Sermon Reflections and More Sept. 9, 2018
Sermon and Children’s Message on YouTube:
On Sunday afternoon, I’ll be working with this year’s confirmands to begin writing their “faith statements”. This is something we ask all of our confirmands to do at the end of the Confirmation program. And in those faith statements, we ask them to write about their faith and what faith means to them.
But in spite of the fact that this sometimes causes great anxiety, everyone has always managed to do it! And then a few of the confirmands are always willing to read their statements to the congregation on Confirmation Sunday. People in the congregation often look forward to this. They’re always impressed with what the confirmands have to say. And mostly, they’re glad that they don’t have to do this themselves!
And that’s because, even though we use the word “faith” all the time in church, it’s often a hard concept. What does “faith” really mean? What does it entail? And how do you “live your faith”? Those are questions we ask our confirmands to wrestle with. But in fact, from the very beginning, “faith” has sometimes been a difficult concept for Christians to figure out.
For some people, “faith” isn’t that strong of a word. After all, we sometimes use “faith” as a way of expressing:
• A guess – you know, I have “faith” that I’m right about this… (but I can’t prove it!)
• An often unrealistic hope – well, you just gotta have faith that everything will be all right …
• An excuse not to do anything – we just gotta have faith that God will make this all work out (when in fact, God may be asking us to be his hands and instruments of fixing stuff…)
And those kinds of attitudes about faith are what’s clearly behind what James has to say about faith in today’s second reading. James writes, “Can faith save you?” And, “faith by itself, if it has no works, is dead.”
Martin Luther really hated the letter of James (and called it an “epistle of straw”) because it seemed to contradict a basic tenant of Christian faith as expressed by Paul in Romans, “a person is justified by faith apart from the works of the Law.” (Rom 3:21) And so, if it takes “works” to save me, then salvation is in my hands, not God’s.
But in fact, the letter of James was probably written a while after Paul wrote Romans. The Christians to whom James wrote had probably read what Paul wrote. And James is writing against an interpretation of “faith” that Paul clearly doesn’t intend.
The “faith” that some people thought Paul was talking about was simply a knowledge of God in their minds or a warm, fuzzy feeling of God in their hearts. And they figured, that was enough. They didn’t have to act in accordance with what they knew about God. They didn’t have to share the love they felt from God. They could just wish others well, and walk away from them.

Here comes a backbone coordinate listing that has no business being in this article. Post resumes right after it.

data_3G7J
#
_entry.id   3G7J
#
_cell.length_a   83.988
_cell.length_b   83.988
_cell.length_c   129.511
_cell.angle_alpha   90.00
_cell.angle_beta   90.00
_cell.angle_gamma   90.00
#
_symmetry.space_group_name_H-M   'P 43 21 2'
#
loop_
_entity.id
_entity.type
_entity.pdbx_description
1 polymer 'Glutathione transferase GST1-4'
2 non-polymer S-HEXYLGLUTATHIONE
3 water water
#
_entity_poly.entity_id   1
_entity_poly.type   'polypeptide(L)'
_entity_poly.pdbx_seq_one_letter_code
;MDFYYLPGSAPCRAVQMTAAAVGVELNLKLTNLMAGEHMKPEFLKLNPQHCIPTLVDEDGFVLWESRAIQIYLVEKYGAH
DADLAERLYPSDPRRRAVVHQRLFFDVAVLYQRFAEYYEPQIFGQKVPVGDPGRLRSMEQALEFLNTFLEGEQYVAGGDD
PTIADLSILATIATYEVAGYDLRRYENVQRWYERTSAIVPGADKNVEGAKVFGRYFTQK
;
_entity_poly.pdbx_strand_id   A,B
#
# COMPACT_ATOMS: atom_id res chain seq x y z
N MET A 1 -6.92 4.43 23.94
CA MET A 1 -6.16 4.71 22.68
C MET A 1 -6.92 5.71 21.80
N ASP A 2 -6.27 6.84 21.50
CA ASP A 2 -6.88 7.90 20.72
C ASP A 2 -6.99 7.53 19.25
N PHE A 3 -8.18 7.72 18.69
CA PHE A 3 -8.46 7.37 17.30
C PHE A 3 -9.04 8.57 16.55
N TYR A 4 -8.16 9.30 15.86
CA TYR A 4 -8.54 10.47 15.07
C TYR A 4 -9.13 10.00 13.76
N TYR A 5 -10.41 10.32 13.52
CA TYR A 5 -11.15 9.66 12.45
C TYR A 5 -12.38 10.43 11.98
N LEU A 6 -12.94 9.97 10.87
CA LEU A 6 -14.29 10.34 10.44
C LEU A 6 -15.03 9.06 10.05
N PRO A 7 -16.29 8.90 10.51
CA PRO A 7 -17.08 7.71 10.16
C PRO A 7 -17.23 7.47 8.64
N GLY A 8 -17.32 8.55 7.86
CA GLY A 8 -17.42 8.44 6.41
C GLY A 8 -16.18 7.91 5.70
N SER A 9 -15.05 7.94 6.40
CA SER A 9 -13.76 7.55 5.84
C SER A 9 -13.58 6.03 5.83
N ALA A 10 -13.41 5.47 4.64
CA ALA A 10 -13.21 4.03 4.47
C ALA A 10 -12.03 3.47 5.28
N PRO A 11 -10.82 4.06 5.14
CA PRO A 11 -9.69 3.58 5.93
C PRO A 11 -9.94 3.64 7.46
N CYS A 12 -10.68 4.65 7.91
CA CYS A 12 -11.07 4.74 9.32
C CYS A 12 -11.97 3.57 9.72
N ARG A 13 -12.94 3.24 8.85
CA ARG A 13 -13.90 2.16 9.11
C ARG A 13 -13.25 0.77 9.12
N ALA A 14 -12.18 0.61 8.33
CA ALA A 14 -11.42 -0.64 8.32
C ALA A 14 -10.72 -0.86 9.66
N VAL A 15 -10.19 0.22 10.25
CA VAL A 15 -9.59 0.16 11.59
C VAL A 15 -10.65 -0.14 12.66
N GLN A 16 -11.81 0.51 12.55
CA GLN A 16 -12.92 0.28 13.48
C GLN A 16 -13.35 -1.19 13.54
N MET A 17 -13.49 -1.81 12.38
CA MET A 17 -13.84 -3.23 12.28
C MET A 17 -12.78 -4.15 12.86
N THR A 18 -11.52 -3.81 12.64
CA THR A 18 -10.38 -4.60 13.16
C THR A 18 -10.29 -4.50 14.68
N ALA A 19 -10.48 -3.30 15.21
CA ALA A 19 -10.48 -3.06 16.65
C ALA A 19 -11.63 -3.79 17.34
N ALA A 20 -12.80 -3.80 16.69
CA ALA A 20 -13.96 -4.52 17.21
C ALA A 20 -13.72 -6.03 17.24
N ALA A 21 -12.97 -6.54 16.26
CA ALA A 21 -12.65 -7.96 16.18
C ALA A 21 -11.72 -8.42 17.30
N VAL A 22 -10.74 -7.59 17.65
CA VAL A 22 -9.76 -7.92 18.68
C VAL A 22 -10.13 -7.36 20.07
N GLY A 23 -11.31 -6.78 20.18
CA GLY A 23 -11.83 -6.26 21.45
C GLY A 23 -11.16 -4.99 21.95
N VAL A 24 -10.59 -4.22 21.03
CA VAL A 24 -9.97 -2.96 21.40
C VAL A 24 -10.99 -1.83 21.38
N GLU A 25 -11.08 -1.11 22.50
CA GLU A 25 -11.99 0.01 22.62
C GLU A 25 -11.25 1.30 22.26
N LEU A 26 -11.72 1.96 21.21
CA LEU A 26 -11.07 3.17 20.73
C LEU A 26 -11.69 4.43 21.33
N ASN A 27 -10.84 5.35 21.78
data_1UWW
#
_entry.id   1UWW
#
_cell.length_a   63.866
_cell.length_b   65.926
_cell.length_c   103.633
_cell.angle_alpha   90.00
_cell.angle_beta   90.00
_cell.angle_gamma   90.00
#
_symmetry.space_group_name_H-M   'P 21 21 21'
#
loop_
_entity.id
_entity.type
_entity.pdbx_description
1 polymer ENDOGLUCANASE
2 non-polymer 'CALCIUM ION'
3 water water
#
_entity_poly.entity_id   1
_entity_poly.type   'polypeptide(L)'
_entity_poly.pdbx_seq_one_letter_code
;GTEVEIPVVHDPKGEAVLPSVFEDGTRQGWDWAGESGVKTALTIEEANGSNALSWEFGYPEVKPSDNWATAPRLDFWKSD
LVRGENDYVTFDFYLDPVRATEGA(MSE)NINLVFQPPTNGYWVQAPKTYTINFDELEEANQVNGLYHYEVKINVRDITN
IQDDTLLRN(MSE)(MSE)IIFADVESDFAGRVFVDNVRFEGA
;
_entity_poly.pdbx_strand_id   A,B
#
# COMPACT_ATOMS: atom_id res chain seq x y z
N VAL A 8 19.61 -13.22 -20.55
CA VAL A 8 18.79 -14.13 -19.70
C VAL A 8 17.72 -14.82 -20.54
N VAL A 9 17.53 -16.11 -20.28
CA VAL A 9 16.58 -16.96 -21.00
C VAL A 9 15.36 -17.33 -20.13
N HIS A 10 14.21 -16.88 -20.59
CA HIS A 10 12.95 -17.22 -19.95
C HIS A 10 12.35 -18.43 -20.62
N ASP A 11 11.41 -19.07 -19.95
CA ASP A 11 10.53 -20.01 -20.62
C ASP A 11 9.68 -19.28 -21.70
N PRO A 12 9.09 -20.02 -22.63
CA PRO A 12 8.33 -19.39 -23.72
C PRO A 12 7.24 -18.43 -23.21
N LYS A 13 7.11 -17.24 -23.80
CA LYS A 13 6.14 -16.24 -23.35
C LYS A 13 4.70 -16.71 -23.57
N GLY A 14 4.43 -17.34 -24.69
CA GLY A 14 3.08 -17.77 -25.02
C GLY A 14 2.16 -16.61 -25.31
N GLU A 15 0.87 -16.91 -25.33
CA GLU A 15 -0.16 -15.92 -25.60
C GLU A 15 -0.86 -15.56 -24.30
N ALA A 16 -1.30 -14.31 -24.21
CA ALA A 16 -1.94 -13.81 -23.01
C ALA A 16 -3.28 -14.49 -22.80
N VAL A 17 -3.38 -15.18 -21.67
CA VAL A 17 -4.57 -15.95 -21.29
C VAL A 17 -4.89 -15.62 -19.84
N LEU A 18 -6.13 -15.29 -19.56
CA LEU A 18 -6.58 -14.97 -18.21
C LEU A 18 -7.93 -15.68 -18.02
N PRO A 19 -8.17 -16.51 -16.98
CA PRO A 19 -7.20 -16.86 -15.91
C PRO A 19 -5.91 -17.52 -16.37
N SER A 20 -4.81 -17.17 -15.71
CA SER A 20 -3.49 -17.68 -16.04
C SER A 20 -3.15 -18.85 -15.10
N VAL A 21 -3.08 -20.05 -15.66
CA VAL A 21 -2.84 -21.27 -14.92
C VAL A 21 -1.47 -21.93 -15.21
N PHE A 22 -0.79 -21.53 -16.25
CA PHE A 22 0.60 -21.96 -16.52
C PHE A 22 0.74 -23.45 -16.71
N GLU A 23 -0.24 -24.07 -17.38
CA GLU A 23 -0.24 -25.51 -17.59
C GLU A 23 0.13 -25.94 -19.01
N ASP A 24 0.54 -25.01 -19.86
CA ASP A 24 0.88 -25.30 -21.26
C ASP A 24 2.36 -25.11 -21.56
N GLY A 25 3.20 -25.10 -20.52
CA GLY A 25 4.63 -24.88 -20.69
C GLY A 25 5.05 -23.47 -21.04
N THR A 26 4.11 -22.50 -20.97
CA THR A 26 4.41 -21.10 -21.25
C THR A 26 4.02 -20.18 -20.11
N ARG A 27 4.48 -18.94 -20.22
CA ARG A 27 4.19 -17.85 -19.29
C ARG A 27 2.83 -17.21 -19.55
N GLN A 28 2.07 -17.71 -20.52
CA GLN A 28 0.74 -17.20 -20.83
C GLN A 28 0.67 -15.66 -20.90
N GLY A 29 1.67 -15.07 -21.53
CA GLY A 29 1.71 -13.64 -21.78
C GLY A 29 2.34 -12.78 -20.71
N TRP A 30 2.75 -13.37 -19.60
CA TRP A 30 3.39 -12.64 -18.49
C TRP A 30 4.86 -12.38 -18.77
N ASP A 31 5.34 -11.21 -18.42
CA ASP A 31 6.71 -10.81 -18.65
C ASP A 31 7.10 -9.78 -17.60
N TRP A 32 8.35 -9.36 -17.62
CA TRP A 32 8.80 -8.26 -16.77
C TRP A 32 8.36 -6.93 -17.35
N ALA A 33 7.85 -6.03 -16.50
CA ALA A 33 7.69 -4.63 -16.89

And this REALLY bothers James, and rightfully so. And when he asks, “can faith save you?”, he’s not asking about eternal salvation. He’s simply asking, “can faith (if it’s just a feeling) save your neighbor from starving?” Can faith, if it’s just an idea, make any difference in your life if you don’t act on it?
Faith, as both James and Paul understand it, is supposed to be a transformative experience in our lives. It’s a relationship we live in with God and with one another. And it’s not a “thing” we can stick in our pockets (or just in our hearts or our brains).
Instead, faith is supposed to be something that we grow in each day, and which affects our whole selves. So, here’s what I try to get the 9th graders to think about when they think about faith. And it’s a useful exercise for all of us everyday.
How is “faith” about:
• Growing in your understanding of God’s presence in your lives – faith is not just in your head, but it does always call us to be open to new ways that God may be moving in our lives…; and it calls us to ask questions and seek understanding; It’s not just about memorizing Bible stories, but sometimes the Bible stories can make us think and give us some guidance…
• Deepening your trust in God’s love and care in your life, even when things are going badly; Faith isn’t just about your heart, but it’s definitely more than a “warm fuzzy”; it supposed to be about growing in confidence to face adversity being convinced that you’re not alone or abandoned…
• Actually acting on your faith – because often, it’s actually acting on your faith that makes your faith grow; (I often use the story of Peter walking on the sea out to Jesus to illustrate this…);
James isn’t questioning faith as a way of trusting the grace that gives us the promises of God. But like Paul, James is telling us that faith is supposed to be a real and living experience in our lives, not just a vague idea of God, or warm feeling, or a spectator event.
And for faith to be real and living, it has to include our heads, our hearts and our hands. Faith has to affect how we live our lives each day. And faith has to be something we continue to grow and develop each day of our lives.
And when we open ourselves up to that kind of faith, and when we’re willing to be active participants in growing in faith, it’s then that faith will give us confidence to face adversity. It’s then that faith will give us hope in the midst of challenges. And it’s then that faith will transform us into the people that God calls us to be.